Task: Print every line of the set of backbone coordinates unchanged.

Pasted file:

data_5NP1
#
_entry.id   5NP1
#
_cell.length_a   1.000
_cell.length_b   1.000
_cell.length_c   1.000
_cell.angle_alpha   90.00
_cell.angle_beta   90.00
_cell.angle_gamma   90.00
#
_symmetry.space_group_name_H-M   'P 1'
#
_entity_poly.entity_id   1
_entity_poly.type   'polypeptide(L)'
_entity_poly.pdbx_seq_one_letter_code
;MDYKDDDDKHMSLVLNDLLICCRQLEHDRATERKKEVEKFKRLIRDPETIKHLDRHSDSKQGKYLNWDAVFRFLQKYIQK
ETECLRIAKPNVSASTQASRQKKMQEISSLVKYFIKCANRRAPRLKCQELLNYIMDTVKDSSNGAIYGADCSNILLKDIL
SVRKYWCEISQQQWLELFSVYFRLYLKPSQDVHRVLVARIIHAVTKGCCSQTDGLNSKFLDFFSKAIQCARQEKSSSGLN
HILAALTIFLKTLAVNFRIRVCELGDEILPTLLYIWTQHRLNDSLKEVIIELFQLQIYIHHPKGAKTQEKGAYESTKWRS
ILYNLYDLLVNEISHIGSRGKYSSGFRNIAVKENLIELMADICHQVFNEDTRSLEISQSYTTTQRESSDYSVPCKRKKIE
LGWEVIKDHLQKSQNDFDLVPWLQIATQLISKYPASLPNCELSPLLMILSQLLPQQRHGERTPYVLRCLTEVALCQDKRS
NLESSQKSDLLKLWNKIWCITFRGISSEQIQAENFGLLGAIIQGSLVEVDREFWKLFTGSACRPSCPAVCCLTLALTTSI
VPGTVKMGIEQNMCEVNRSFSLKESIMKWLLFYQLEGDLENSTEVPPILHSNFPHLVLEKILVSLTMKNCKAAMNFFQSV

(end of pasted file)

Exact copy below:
data_5NP1
#
_entry.id   5NP1
#
_cell.length_a   1.000
_cell.length_b   1.000
_cell.length_c   1.000
_cell.angle_alpha   90.00
_cell.angle_beta   90.00
_cell.angle_gamma   90.00
#
_symmetry.space_group_name_H-M   'P 1'
#
_entity_poly.entity_id   1
_entity_poly.type   'polypeptide(L)'
_entity_poly.pdbx_seq_one_letter_code
;MDYKDDDDKHMSLVLNDLLICCRQLEHDRATERKKEVEKFKRLIRDPETIKHLDRHSDSKQGKYLNWDAVFRFLQKYIQK
ETECLRIAKPNVSASTQASRQKKMQEISSLVKYFIKCANRRAPRLKCQELLNYIMDTVKDSSNGAIYGADCSNILLKDIL
SVRKYWCEISQQQWLELFSVYFRLYLKPSQDVHRVLVARIIHAVTKGCCSQTDGLNSKFLDFFSKAIQCARQEKSSSGLN
HILAALTIFLKTLAVNFRIRVCELGDEILPTLLYIWTQHRLNDSLKEVIIELFQLQIYIHHPKGAKTQEKGAYESTKWRS
ILYNLYDLLVNEISHIGSRGKYSSGFRNIAVKENLIELMADICHQVFNEDTRSLEISQSYTTTQRESSDYSVPCKRKKIE
LGWEVIKDHLQKSQNDFDLVPWLQIATQLISKYPASLPNCELSPLLMILSQLLPQQRHGERTPYVLRCLTEVALCQDKRS
NLESSQKSDLLKLWNKIWCITFRGISSEQIQAENFGLLGAIIQGSLVEVDREFWKLFTGSACRPSCPAVCCLTLALTTSI
VPGTVKMGIEQNMCEVNRSFSLKESIMKWLLFYQLEGDLENSTEVPPILHSNFPHLVLEKILVSLTMKNCKAAMNFFQSV